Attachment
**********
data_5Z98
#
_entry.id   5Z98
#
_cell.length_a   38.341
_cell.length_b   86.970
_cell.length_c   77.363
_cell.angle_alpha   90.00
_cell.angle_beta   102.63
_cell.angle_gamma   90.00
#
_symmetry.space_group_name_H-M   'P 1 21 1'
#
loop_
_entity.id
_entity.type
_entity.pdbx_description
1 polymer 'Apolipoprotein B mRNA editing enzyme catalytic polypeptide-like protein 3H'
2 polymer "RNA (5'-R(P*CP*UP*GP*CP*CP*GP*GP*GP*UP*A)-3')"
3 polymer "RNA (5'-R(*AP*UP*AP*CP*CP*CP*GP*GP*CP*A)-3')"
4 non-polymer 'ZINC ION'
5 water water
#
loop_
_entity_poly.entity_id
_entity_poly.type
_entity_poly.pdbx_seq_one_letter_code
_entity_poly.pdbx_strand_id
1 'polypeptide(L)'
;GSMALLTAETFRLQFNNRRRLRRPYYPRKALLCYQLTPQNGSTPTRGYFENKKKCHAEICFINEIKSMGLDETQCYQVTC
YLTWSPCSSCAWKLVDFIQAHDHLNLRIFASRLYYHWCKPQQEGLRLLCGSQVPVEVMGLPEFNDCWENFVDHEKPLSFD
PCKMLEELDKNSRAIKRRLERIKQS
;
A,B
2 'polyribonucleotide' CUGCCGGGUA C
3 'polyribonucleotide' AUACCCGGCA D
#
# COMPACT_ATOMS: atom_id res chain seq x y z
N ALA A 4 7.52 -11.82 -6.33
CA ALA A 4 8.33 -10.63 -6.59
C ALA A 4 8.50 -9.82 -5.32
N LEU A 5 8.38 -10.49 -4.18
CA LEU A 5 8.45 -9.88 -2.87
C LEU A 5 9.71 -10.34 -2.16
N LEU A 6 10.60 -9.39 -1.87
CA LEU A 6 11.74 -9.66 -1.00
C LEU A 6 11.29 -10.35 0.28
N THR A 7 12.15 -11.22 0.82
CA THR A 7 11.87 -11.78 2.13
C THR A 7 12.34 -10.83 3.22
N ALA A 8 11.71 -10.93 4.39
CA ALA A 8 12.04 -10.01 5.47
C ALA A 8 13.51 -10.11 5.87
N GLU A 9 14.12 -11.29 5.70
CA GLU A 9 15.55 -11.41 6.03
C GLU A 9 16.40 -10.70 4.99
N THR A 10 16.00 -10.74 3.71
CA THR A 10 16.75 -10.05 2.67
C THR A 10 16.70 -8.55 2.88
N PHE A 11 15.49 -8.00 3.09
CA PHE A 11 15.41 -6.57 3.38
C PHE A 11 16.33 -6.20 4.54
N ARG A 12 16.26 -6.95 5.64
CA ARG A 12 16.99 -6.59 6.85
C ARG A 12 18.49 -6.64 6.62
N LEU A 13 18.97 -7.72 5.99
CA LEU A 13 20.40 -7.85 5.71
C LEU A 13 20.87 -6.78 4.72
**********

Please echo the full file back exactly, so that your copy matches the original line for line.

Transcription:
data_5Z98
#
_entry.id   5Z98
#
_cell.length_a   38.341
_cell.length_b   86.970
_cell.length_c   77.363
_cell.angle_alpha   90.00
_cell.angle_beta   102.63
_cell.angle_gamma   90.00
#
_symmetry.space_group_name_H-M   'P 1 21 1'
#
loop_
_entity.id
_entity.type
_entity.pdbx_description
1 polymer 'Apolipoprotein B mRNA editing enzyme catalytic polypeptide-like protein 3H'
2 polymer "RNA (5'-R(P*CP*UP*GP*CP*CP*GP*GP*GP*UP*A)-3')"
3 polymer "RNA (5'-R(*AP*UP*AP*CP*CP*CP*GP*GP*CP*A)-3')"
4 non-polymer 'ZINC ION'
5 water water
#
loop_
_entity_poly.entity_id
_entity_poly.type
_entity_poly.pdbx_seq_one_letter_code
_entity_poly.pdbx_strand_id
1 'polypeptide(L)'
;GSMALLTAETFRLQFNNRRRLRRPYYPRKALLCYQLTPQNGSTPTRGYFENKKKCHAEICFINEIKSMGLDETQCYQVTC
YLTWSPCSSCAWKLVDFIQAHDHLNLRIFASRLYYHWCKPQQEGLRLLCGSQVPVEVMGLPEFNDCWENFVDHEKPLSFD
PCKMLEELDKNSRAIKRRLERIKQS
;
A,B
2 'polyribonucleotide' CUGCCGGGUA C
3 'polyribonucleotide' AUACCCGGCA D
#
# COMPACT_ATOMS: atom_id res chain seq x y z
N ALA A 4 7.52 -11.82 -6.33
CA ALA A 4 8.33 -10.63 -6.59
C ALA A 4 8.50 -9.82 -5.32
N LEU A 5 8.38 -10.49 -4.18
CA LEU A 5 8.45 -9.88 -2.87
C LEU A 5 9.71 -10.34 -2.16
N LEU A 6 10.60 -9.39 -1.87
CA LEU A 6 11.74 -9.66 -1.00
C LEU A 6 11.29 -10.35 0.28
N THR A 7 12.15 -11.22 0.82
CA THR A 7 11.87 -11.78 2.13
C THR A 7 12.34 -10.83 3.22
N ALA A 8 11.71 -10.93 4.39
CA ALA A 8 12.04 -10.01 5.47
C ALA A 8 13.51 -10.11 5.87
N GLU A 9 14.12 -11.29 5.70
CA GLU A 9 15.55 -11.41 6.03
C GLU A 9 16.40 -10.70 4.99
N THR A 10 16.00 -10.74 3.71
CA THR A 10 16.75 -10.05 2.67
C THR A 10 16.70 -8.55 2.88
N PHE A 11 15.49 -8.00 3.09
CA PHE A 11 15.41 -6.57 3.38
C PHE A 11 16.33 -6.20 4.54
N ARG A 12 16.26 -6.95 5.64
CA ARG A 12 16.99 -6.59 6.85
C ARG A 12 18.49 -6.64 6.62
N LEU A 13 18.97 -7.72 5.99
CA LEU A 13 20.40 -7.85 5.71
C LEU A 13 20.87 -6.78 4.72